Study shows that adulterous monkeys hide their sexual affairs
As humans, it's common knowledge that having an affair is taboo -- something that should clearly be kept secret -- but a recent study shows that macaque monkeys think of sexual affairs as being taboo, too.
In groups that include alpha male monkeys, some of the monkeys who are lower on the totem pole have been found to sneak around outside of their monogamous relationships.
While high-ranking males have dibs on mating with the females in the group, females have been known to give non-alpha males a chance too, with these interactions happening most commonly when alpha males are out of sight.
Monkeys are known to deceive each other on a basic level, but recent evidence shows that many monkeys go far beyond that foundational level of deceit.
Researchers in the Netherlands found that in situations where there is food competition, monkeys preferred to grab a small piece of food when a dominant monkey wasn't looking.
After hearing of this research, Utrecht University scientist Anne Overduin-de Vries decided to test monkeys sneaky skills in situations that pertain to sexual interactions.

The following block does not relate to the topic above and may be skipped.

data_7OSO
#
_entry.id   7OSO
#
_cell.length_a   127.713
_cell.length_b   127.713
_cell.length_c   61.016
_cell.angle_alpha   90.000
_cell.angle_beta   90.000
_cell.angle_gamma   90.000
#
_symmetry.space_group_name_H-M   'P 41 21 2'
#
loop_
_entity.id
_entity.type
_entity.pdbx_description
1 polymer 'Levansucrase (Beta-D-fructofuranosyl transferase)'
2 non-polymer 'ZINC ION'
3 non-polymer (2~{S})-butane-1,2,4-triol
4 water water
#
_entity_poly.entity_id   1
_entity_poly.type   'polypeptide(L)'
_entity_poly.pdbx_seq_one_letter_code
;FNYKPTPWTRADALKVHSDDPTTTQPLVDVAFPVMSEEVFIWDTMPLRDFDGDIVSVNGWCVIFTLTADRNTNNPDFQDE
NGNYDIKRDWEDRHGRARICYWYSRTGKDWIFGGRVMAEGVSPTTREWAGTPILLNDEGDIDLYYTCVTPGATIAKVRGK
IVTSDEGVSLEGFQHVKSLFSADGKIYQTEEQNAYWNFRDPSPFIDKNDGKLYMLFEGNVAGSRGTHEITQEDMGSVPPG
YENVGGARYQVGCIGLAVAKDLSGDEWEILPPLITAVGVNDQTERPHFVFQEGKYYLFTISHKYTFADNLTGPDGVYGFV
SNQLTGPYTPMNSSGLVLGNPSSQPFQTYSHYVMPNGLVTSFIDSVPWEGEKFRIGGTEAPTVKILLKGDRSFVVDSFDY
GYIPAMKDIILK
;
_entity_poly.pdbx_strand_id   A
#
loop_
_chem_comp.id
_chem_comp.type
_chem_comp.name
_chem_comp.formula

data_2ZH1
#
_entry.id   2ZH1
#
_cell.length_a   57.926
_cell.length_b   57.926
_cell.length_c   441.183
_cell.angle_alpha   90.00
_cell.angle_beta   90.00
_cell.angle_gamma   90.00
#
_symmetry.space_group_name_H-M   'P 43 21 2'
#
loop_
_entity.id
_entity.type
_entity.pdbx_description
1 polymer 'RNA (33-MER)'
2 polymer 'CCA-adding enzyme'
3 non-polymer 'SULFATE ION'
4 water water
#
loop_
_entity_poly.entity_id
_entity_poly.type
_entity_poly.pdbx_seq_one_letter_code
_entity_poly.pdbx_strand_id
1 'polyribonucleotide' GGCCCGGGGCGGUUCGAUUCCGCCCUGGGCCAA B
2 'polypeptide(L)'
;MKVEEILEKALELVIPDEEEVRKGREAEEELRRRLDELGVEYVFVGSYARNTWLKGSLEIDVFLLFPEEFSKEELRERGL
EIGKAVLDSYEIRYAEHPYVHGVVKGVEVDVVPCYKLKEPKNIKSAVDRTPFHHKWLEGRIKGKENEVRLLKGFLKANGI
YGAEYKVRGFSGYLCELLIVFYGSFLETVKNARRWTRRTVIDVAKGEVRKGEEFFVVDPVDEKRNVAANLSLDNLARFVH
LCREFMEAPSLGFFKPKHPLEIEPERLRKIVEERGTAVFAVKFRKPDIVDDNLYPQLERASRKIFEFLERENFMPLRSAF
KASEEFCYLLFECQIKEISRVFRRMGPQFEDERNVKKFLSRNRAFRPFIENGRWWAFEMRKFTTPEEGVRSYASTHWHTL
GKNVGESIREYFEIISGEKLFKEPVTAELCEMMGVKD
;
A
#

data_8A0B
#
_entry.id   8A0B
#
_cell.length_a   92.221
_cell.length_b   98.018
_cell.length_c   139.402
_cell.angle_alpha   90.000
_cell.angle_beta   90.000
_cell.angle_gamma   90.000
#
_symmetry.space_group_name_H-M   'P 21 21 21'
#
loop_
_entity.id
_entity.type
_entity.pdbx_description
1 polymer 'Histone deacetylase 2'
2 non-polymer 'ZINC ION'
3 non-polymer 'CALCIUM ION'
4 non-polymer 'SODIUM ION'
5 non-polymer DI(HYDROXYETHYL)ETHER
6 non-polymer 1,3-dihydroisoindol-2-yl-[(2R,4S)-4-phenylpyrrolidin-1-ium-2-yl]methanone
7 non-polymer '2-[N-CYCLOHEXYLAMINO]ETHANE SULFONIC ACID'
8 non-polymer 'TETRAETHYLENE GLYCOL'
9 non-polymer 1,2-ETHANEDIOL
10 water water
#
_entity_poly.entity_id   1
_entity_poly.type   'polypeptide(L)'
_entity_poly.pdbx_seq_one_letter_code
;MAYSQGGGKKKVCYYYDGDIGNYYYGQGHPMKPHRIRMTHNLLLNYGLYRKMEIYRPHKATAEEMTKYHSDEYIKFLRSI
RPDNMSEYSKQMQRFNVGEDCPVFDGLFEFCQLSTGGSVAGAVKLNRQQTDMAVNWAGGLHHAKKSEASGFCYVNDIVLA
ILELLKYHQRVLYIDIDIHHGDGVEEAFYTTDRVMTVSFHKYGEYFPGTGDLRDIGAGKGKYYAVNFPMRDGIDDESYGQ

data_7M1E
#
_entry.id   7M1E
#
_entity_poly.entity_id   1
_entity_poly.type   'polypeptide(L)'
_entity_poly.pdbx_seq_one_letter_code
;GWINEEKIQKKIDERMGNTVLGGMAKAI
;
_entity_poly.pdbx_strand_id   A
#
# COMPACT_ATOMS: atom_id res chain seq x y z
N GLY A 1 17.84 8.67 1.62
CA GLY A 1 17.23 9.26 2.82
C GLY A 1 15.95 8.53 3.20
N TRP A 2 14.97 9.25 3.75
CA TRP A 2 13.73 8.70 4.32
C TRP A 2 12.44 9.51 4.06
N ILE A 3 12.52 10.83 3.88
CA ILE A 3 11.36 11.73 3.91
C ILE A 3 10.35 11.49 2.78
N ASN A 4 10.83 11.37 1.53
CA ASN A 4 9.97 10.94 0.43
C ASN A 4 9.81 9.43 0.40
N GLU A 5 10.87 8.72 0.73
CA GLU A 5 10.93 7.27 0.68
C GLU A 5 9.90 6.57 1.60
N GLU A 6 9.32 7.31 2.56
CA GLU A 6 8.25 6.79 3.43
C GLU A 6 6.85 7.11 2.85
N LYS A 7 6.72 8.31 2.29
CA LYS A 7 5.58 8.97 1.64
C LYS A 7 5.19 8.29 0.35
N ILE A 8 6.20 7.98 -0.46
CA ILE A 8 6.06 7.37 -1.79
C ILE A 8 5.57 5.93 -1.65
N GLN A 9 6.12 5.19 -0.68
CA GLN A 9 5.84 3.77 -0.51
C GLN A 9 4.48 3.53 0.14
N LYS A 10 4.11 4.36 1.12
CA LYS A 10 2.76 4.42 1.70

Observers spent hundreds of hours watching groups of monkeys, recording all movements, with nearly a thousand of those actions pertaining to sexuality.
When the monkeys would sexually interact with monkeys that weren't the usual alpha male, they would act distant, moving farther away from the alpha males.
The research shows that not only do the monkeys know what they're doing sexually, but they know how to be sneaky about it, too.
Monkeys can be sneaky, but they can be giving, too. See the adorable video below of a monkey who insists on sharing his food with a human:
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